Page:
Do steroid injections work?

As a sports fan, when I hear “steroids” I think of Barry Bonds or Mark McGwire hitting mammoth home runs.

I don’t think of someone’s grandma.

But it’s not unusual for a doctor to recommend corticosteroid injections for the pain in grandma’s knees.

After all, it’s a quick and easy way to “do something,” especially for people who have arthritis that’s getting worse.

The idea is that corticosteroids reduce inflammation. And they say that injections also reduce enzymes that destroy tissue.

So, it’s supposed to stop pain now, and keep your knee from breaking down.

The injection itself, while painful at first, may actually relieve pressure by allowing for drainage.

So there could be fairly quick relief.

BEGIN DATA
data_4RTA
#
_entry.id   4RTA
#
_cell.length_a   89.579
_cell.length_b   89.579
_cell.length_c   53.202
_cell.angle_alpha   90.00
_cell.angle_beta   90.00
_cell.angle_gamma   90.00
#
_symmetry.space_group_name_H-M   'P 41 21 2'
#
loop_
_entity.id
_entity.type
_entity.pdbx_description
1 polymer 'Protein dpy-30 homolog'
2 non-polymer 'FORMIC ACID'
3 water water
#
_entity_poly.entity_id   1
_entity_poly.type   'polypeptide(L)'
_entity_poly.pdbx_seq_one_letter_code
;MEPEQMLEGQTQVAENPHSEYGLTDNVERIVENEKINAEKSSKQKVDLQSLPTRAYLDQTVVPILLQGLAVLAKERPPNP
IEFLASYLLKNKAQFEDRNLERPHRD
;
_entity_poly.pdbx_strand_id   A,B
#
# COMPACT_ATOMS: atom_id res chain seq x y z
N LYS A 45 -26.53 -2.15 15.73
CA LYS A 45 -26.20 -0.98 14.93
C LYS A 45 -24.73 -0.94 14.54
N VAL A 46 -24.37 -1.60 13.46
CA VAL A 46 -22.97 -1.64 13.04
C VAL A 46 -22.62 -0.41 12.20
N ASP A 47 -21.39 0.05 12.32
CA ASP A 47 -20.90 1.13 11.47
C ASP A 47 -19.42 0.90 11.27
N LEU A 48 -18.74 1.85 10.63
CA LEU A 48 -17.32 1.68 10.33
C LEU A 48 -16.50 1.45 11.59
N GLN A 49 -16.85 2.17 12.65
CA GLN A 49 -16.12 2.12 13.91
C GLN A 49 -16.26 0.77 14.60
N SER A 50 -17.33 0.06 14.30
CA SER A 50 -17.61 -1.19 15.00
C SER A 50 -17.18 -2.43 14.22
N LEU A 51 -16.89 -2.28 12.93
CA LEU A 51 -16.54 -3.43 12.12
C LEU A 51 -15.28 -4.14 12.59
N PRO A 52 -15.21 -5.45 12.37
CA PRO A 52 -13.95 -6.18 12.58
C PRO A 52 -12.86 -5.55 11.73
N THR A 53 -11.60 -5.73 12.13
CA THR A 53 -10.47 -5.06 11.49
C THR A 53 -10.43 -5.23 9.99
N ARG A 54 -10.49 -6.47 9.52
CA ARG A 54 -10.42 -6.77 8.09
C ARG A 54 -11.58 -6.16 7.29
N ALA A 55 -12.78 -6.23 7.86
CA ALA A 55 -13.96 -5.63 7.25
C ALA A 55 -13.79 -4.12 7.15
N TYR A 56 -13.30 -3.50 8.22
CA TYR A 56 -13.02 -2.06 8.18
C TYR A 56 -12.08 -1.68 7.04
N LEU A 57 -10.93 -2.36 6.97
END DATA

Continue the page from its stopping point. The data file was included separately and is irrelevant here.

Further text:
But long-term, are these injections helping… or harming?

According to a study in the Journal of the American Medical Association, the news isn’t good.

Steroids do not relieve any more pain than a placebo “salt water” injection. And over time, they accelerate cartilage loss.

Yep. You’re making your knee worse while you’re trying to fix it. Trading less pain now for more pain later.

The researchers were blunt: the findings “do not support this treatment.”

So if a doctor suggests a steroid shot in your knee, you might want a second opinion.

God Bless,

Jeff Reagan
Editor, Patriot Health Alliance

P.S. I’ve been working on something that I think might help people with persistent joint problems… but it’s not ready yet. I’ll keep you posted on that.

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